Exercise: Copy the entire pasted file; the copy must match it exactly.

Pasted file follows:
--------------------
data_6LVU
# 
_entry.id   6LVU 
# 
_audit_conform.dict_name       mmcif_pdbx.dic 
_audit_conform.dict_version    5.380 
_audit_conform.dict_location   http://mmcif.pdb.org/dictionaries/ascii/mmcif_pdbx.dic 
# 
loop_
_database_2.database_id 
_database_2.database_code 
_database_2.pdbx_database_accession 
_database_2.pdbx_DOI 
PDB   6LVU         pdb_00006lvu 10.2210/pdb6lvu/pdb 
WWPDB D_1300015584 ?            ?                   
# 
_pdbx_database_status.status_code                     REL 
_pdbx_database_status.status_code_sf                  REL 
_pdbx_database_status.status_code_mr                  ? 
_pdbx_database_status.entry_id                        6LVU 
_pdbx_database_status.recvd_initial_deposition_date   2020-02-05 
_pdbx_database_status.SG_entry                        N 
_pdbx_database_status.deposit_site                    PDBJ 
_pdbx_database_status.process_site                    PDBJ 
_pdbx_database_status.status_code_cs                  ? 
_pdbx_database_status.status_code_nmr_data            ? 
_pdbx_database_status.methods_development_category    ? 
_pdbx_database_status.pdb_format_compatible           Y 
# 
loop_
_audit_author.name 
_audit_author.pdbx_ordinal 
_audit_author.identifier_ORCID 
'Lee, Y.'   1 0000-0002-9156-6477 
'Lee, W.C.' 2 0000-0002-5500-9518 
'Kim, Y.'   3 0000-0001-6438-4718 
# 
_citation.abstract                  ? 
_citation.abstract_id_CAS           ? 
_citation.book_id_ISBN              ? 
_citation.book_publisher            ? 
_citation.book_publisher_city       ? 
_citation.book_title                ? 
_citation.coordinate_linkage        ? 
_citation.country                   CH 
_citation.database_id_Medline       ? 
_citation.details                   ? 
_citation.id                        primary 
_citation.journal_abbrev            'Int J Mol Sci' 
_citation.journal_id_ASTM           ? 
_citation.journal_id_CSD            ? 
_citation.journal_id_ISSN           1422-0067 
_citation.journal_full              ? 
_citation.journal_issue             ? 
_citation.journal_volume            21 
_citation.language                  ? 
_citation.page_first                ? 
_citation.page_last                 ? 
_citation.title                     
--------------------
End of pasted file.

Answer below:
data_6LVU
# 
_entry.id   6LVU 
# 
_audit_conform.dict_name       mmcif_pdbx.dic 
_audit_conform.dict_version    5.380 
_audit_conform.dict_location   http://mmcif.pdb.org/dictionaries/ascii/mmcif_pdbx.dic 
# 
loop_
_database_2.database_id 
_database_2.database_code 
_database_2.pdbx_database_accession 
_database_2.pdbx_DOI 
PDB   6LVU         pdb_00006lvu 10.2210/pdb6lvu/pdb 
WWPDB D_1300015584 ?            ?                   
# 
_pdbx_database_status.status_code                     REL 
_pdbx_database_status.status_code_sf                  REL 
_pdbx_database_status.status_code_mr                  ? 
_pdbx_database_status.entry_id                        6LVU 
_pdbx_database_status.recvd_initial_deposition_date   2020-02-05 
_pdbx_database_status.SG_entry                        N 
_pdbx_database_status.deposit_site                    PDBJ 
_pdbx_database_status.process_site                    PDBJ 
_pdbx_database_status.status_code_cs                  ? 
_pdbx_database_status.status_code_nmr_data            ? 
_pdbx_database_status.methods_development_category    ? 
_pdbx_database_status.pdb_format_compatible           Y 
# 
loop_
_audit_author.name 
_audit_author.pdbx_ordinal 
_audit_author.identifier_ORCID 
'Lee, Y.'   1 0000-0002-9156-6477 
'Lee, W.C.' 2 0000-0002-5500-9518 
'Kim, Y.'   3 0000-0001-6438-4718 
# 
_citation.abstract                  ? 
_citation.abstract_id_CAS           ? 
_citation.book_id_ISBN              ? 
_citation.book_publisher            ? 
_citation.book_publisher_city       ? 
_citation.book_title                ? 
_citation.coordinate_linkage        ? 
_citation.country                   CH 
_citation.database_id_Medline       ? 
_citation.details                   ? 
_citation.id                        primary 
_citation.journal_abbrev            'Int J Mol Sci' 
_citation.journal_id_ASTM           ? 
_citation.journal_id_CSD            ? 
_citation.journal_id_ISSN           1422-0067 
_citation.journal_full              ? 
_citation.journal_issue             ? 
_citation.journal_volume            21 
_citation.language                  ? 
_citation.page_first                ? 
_citation.page_last                 ? 
_citation.title                     